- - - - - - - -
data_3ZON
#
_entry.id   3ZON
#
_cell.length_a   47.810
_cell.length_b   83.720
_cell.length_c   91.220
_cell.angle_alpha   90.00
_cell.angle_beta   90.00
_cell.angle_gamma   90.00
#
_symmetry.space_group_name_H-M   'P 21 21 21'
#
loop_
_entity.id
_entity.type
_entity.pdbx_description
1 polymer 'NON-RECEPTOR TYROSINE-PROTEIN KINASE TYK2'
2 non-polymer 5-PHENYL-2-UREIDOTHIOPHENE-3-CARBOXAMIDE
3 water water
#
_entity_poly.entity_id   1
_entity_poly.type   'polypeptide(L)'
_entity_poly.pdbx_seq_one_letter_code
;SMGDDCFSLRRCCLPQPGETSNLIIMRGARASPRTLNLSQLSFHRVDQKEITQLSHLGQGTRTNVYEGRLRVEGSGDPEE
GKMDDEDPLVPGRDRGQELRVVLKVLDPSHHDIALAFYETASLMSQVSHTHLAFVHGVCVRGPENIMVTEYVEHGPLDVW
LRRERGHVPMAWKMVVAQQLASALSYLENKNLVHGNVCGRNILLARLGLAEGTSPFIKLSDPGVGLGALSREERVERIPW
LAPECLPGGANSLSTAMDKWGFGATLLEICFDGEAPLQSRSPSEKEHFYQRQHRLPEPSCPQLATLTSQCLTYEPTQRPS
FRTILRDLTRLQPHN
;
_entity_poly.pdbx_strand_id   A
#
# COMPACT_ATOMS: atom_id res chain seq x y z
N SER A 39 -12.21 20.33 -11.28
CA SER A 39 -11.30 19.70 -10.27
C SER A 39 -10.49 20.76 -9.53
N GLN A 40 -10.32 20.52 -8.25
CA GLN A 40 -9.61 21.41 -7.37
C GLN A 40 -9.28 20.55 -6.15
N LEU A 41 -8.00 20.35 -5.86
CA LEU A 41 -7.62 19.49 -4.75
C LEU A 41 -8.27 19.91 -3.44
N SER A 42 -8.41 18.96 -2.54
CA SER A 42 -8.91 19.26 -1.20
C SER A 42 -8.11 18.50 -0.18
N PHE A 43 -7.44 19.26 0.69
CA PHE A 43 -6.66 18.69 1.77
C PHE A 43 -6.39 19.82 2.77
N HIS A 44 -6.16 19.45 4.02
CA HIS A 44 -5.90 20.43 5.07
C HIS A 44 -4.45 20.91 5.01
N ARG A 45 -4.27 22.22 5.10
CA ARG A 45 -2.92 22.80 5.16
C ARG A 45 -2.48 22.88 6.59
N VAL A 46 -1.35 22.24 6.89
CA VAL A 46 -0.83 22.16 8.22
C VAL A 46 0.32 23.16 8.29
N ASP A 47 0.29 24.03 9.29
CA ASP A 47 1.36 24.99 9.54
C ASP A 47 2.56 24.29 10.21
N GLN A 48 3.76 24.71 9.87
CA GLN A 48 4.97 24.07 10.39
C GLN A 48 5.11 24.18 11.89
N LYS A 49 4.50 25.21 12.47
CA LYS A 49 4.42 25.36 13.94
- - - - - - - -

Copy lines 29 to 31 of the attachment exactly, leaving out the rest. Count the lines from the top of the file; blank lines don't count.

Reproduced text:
FRTILRDLTRLQPHN
;
_entity_poly.pdbx_strand_id   A